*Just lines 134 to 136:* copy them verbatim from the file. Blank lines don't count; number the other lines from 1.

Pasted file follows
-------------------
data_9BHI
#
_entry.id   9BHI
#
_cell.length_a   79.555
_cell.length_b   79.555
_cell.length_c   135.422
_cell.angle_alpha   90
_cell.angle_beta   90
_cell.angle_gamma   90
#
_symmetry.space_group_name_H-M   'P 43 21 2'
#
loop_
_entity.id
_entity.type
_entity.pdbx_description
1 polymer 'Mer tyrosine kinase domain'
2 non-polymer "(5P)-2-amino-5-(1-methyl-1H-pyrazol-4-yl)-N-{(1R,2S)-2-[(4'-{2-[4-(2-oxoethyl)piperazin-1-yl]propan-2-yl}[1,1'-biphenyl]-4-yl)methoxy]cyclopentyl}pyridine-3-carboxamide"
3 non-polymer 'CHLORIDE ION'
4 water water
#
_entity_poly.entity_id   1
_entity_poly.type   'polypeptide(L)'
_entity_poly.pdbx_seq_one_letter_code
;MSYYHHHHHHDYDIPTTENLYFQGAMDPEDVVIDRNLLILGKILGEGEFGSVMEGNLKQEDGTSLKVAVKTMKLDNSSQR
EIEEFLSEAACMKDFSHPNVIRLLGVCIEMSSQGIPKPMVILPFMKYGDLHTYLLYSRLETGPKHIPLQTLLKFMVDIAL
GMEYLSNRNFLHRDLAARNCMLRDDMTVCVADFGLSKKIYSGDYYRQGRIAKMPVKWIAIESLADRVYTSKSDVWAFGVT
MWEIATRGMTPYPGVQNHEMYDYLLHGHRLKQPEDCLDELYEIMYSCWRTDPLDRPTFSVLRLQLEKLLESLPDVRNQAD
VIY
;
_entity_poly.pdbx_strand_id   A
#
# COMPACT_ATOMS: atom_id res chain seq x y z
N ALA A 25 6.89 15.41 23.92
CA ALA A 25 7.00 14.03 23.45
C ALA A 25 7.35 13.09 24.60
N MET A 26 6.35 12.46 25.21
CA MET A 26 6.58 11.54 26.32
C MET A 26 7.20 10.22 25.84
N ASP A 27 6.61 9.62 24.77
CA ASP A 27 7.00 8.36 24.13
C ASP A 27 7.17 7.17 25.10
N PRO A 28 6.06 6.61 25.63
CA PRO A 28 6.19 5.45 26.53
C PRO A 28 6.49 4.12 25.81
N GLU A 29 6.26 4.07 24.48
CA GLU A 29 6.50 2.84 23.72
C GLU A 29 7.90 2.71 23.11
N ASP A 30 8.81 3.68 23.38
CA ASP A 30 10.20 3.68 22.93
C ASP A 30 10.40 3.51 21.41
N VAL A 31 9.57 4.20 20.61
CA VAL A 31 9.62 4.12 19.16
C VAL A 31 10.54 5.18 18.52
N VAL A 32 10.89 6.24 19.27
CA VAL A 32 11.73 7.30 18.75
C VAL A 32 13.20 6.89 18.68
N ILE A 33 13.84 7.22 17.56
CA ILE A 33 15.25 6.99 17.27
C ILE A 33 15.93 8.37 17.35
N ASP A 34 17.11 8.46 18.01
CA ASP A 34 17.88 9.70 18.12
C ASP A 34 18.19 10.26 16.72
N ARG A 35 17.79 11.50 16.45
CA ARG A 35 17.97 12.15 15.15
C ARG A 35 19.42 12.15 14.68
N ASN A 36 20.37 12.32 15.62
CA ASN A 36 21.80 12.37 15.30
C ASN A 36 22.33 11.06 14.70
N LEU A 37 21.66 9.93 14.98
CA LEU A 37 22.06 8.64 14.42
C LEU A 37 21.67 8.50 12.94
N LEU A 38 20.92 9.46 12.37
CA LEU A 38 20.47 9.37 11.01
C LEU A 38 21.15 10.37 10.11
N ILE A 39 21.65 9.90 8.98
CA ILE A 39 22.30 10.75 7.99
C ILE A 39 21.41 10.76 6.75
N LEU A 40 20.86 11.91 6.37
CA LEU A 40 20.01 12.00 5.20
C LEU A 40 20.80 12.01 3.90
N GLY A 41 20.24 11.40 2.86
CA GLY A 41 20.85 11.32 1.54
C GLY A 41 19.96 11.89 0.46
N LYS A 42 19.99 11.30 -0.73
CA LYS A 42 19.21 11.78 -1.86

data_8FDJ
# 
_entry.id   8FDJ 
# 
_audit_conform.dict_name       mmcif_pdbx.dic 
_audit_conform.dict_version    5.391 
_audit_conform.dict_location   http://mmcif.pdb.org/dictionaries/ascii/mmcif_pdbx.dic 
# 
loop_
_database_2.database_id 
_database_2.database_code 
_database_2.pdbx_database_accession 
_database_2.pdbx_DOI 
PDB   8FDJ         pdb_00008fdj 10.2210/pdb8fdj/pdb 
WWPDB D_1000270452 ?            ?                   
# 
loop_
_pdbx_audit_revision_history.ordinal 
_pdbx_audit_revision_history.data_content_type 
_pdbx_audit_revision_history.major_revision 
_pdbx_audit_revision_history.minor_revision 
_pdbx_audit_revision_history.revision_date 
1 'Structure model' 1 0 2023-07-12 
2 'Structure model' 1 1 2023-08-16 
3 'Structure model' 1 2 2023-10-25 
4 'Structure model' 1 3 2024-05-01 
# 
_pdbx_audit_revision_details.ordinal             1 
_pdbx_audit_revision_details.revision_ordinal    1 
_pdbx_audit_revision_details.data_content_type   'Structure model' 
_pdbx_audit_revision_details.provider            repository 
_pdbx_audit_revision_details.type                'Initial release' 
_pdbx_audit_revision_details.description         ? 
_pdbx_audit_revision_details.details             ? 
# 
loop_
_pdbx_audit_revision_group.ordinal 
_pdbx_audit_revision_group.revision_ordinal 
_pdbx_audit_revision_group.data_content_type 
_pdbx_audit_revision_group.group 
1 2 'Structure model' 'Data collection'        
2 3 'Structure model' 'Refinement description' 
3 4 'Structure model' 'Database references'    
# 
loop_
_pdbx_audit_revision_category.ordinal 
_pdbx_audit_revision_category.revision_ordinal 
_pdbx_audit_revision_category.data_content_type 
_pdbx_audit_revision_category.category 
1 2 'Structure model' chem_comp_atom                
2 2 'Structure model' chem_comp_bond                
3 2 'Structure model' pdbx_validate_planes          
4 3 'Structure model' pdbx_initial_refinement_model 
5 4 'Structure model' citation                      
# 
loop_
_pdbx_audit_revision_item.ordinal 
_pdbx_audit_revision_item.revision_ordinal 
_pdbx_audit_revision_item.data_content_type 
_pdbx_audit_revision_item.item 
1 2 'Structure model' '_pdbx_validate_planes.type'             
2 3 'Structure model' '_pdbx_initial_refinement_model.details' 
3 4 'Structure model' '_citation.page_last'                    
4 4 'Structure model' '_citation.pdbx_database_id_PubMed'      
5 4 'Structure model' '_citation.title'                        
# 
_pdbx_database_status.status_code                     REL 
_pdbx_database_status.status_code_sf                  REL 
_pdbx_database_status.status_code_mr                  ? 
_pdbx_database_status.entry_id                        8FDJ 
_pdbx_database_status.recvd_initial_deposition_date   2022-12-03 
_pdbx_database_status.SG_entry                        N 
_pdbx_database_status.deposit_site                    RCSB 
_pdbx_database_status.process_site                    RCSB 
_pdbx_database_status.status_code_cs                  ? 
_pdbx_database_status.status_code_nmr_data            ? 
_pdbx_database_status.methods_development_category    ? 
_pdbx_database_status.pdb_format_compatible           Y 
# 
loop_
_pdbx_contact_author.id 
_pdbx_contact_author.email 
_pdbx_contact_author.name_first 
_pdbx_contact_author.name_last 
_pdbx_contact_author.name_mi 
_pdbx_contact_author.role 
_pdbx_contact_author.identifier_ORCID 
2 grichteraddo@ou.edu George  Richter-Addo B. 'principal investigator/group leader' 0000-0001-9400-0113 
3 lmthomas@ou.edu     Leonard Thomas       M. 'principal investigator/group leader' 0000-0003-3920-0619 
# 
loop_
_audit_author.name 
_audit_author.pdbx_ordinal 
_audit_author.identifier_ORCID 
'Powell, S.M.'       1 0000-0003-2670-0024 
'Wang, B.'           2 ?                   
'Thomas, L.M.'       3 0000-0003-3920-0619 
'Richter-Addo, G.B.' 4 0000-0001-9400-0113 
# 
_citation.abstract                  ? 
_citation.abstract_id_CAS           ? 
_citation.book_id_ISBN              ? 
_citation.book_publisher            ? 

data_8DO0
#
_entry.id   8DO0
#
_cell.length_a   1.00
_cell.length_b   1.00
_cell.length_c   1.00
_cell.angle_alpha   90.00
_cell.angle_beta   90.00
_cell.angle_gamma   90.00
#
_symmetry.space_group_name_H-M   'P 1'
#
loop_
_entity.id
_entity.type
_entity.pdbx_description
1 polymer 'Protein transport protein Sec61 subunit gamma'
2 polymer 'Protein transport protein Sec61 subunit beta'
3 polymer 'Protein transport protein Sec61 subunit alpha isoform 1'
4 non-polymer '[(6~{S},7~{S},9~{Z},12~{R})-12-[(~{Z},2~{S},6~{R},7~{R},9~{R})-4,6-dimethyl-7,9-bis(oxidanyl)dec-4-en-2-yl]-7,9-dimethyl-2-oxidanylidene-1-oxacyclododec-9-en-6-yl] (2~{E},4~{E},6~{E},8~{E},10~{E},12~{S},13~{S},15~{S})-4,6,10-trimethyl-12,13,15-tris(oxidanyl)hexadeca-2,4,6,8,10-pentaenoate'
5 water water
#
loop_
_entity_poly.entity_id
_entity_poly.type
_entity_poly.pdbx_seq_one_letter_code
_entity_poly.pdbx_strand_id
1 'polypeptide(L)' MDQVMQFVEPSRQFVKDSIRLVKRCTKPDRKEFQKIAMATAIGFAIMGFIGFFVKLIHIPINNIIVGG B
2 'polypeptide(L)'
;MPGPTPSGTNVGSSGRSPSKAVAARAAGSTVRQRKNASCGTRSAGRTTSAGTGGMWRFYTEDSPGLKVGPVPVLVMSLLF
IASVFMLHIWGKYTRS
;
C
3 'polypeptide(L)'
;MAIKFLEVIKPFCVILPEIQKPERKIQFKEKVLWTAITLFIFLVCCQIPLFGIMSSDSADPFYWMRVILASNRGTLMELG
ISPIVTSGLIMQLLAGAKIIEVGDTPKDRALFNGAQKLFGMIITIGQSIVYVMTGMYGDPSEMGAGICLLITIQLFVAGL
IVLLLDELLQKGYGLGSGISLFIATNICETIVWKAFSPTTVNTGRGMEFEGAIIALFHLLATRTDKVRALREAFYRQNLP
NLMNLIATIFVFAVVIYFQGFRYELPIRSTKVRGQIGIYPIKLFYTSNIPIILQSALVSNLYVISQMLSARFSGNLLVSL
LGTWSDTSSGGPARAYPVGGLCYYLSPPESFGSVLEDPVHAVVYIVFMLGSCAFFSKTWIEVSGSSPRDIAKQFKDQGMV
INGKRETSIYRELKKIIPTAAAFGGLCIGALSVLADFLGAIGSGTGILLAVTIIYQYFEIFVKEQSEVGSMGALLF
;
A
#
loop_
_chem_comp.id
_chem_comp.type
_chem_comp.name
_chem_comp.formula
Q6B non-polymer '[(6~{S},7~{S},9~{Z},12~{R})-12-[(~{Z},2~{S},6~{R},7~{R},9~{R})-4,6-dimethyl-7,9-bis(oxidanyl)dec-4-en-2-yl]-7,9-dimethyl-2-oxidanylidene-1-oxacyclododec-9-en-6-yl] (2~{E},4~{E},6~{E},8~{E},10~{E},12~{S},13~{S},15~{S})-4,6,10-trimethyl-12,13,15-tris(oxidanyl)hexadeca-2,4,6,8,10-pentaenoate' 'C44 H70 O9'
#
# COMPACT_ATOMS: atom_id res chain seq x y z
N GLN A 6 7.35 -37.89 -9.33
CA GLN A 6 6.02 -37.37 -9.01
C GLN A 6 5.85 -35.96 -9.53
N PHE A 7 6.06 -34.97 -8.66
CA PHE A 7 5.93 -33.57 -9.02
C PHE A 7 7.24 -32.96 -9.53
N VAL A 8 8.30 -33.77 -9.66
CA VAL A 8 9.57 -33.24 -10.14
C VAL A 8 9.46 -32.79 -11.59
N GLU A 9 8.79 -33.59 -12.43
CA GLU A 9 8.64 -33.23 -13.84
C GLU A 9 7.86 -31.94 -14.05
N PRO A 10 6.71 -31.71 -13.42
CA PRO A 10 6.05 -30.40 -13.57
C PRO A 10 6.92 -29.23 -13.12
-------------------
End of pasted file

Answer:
_pdbx_audit_revision_category.revision_ordinal 
_pdbx_audit_revision_category.data_content_type 
_pdbx_audit_revision_category.category 